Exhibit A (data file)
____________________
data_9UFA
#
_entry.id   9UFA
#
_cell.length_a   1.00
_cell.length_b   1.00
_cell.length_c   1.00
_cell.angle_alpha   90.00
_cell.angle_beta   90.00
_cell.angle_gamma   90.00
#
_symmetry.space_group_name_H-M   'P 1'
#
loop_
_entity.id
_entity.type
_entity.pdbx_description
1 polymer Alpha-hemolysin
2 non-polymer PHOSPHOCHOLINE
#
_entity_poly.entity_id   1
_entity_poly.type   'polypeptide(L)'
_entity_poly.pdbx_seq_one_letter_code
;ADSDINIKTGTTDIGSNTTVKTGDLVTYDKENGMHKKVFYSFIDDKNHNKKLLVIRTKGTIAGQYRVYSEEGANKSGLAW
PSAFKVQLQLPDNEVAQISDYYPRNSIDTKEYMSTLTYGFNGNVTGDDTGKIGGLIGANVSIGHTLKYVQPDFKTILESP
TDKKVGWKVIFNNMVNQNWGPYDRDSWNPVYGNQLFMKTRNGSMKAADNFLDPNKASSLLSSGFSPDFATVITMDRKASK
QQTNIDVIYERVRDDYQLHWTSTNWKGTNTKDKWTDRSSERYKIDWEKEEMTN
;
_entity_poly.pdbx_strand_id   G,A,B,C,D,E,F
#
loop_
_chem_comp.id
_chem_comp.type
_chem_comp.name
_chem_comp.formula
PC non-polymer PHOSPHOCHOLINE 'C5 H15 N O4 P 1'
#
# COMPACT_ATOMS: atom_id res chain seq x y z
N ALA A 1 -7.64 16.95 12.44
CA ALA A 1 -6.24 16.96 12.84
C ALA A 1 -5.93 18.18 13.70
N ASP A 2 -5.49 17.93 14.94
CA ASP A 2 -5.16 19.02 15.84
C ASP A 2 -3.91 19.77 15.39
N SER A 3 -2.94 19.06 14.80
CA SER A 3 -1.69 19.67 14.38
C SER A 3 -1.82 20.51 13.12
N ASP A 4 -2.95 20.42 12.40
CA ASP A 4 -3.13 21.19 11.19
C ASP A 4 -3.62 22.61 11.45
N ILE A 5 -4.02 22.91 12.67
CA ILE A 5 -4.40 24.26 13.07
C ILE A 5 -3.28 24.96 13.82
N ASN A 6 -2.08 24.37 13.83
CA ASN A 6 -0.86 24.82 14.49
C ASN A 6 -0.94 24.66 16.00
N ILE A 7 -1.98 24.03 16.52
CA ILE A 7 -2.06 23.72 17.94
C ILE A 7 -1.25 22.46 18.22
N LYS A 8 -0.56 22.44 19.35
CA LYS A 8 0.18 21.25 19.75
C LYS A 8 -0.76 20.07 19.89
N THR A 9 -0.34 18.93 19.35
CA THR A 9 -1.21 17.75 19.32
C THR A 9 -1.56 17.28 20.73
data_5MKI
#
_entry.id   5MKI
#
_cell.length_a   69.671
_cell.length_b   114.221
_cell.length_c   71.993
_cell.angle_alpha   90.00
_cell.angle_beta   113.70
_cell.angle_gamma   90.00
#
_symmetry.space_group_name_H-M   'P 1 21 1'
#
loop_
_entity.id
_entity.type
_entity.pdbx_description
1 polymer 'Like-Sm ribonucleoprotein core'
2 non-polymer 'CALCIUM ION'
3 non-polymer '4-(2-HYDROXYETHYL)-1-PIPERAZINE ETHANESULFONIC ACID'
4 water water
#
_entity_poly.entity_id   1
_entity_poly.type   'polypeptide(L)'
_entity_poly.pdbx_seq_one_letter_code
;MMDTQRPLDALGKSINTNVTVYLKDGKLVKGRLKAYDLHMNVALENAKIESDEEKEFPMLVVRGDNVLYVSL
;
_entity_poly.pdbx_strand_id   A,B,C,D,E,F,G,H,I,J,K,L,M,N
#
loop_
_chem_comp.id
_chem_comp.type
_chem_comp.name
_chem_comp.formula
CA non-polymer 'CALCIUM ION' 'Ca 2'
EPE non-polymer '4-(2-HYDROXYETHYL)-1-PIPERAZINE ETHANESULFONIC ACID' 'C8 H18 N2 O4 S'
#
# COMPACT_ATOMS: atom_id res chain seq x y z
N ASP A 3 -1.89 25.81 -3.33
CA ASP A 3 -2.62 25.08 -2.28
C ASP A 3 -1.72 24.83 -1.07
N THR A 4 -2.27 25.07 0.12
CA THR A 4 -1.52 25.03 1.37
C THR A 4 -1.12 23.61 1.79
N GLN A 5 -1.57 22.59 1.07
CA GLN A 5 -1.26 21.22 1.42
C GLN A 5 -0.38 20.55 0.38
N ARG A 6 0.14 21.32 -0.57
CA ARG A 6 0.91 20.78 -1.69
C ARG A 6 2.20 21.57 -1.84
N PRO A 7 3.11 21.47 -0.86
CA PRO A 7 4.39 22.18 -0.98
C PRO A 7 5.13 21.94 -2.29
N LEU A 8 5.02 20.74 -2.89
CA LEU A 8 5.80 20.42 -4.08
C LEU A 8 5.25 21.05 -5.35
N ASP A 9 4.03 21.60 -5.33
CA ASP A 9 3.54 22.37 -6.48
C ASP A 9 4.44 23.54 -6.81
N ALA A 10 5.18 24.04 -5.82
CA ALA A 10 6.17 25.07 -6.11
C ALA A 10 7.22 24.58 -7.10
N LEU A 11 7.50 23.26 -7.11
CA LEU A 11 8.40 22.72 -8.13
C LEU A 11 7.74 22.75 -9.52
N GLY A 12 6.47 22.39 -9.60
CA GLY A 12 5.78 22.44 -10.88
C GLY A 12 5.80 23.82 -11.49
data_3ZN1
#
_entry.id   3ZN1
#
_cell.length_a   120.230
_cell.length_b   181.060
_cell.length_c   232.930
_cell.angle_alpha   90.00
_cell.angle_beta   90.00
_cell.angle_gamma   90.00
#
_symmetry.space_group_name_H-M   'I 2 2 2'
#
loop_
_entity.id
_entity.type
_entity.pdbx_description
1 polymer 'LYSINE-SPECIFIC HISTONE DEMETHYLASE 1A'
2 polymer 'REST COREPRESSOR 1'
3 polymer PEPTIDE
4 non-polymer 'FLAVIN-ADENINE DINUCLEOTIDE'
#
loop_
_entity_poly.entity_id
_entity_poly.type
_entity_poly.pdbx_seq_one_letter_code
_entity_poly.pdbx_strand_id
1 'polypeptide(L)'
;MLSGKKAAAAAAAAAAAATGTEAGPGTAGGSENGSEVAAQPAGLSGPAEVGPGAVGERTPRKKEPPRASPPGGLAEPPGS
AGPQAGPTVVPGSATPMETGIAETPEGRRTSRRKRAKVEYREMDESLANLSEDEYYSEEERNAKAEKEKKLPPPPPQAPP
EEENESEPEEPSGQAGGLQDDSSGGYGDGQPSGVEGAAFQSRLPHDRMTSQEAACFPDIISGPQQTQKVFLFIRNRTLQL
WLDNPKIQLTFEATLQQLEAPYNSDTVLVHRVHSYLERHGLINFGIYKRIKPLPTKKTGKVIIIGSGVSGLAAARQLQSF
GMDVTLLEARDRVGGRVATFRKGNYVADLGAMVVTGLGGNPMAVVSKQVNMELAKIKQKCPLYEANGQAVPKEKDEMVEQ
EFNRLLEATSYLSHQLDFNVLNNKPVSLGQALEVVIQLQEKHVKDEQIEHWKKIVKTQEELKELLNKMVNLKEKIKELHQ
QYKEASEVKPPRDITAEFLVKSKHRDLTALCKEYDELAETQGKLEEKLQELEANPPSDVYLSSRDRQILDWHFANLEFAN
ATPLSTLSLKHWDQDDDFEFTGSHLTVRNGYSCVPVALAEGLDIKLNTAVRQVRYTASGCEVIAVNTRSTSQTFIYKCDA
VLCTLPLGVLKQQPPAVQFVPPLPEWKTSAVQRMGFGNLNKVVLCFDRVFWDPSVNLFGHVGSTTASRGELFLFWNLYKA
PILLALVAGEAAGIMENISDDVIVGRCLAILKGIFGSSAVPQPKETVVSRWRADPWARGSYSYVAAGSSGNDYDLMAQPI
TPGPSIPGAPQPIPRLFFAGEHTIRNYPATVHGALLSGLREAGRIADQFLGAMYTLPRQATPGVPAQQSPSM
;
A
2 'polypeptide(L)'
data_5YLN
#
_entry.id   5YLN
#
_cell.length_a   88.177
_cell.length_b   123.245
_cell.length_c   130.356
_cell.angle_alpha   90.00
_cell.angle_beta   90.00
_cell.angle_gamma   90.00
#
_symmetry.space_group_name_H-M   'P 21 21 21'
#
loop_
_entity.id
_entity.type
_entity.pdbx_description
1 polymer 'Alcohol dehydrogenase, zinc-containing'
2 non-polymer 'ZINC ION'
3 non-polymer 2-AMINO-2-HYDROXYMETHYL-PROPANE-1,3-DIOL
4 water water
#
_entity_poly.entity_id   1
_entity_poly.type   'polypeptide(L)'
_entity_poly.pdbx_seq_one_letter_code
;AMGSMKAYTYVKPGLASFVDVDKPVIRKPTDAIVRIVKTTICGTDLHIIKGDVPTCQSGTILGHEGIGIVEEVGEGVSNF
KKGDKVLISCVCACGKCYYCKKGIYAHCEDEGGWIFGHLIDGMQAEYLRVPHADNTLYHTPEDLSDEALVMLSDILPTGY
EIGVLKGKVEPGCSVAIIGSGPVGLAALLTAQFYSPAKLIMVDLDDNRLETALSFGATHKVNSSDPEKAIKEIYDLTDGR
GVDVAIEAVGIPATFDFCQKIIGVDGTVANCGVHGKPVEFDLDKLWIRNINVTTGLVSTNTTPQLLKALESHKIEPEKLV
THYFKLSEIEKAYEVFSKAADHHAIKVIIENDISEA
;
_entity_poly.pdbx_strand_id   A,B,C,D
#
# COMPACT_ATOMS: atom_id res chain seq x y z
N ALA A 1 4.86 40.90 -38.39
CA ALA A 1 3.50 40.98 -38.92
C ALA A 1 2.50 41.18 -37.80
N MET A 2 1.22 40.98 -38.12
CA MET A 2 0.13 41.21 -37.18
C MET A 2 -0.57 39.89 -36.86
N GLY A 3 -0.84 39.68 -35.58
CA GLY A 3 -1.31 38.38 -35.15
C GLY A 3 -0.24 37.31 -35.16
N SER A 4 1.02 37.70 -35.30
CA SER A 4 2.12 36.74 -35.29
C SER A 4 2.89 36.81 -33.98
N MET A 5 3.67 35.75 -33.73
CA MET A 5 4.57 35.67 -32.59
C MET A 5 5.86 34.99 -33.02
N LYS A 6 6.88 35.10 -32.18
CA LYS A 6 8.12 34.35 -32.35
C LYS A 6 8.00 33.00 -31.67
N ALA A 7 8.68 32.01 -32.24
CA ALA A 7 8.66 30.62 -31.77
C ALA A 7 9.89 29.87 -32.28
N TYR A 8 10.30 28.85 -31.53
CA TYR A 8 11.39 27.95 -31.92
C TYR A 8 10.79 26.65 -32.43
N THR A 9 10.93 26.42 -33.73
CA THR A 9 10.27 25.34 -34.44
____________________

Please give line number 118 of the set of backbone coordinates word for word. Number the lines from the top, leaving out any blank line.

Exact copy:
C PRO A 7 5.13 21.94 -2.29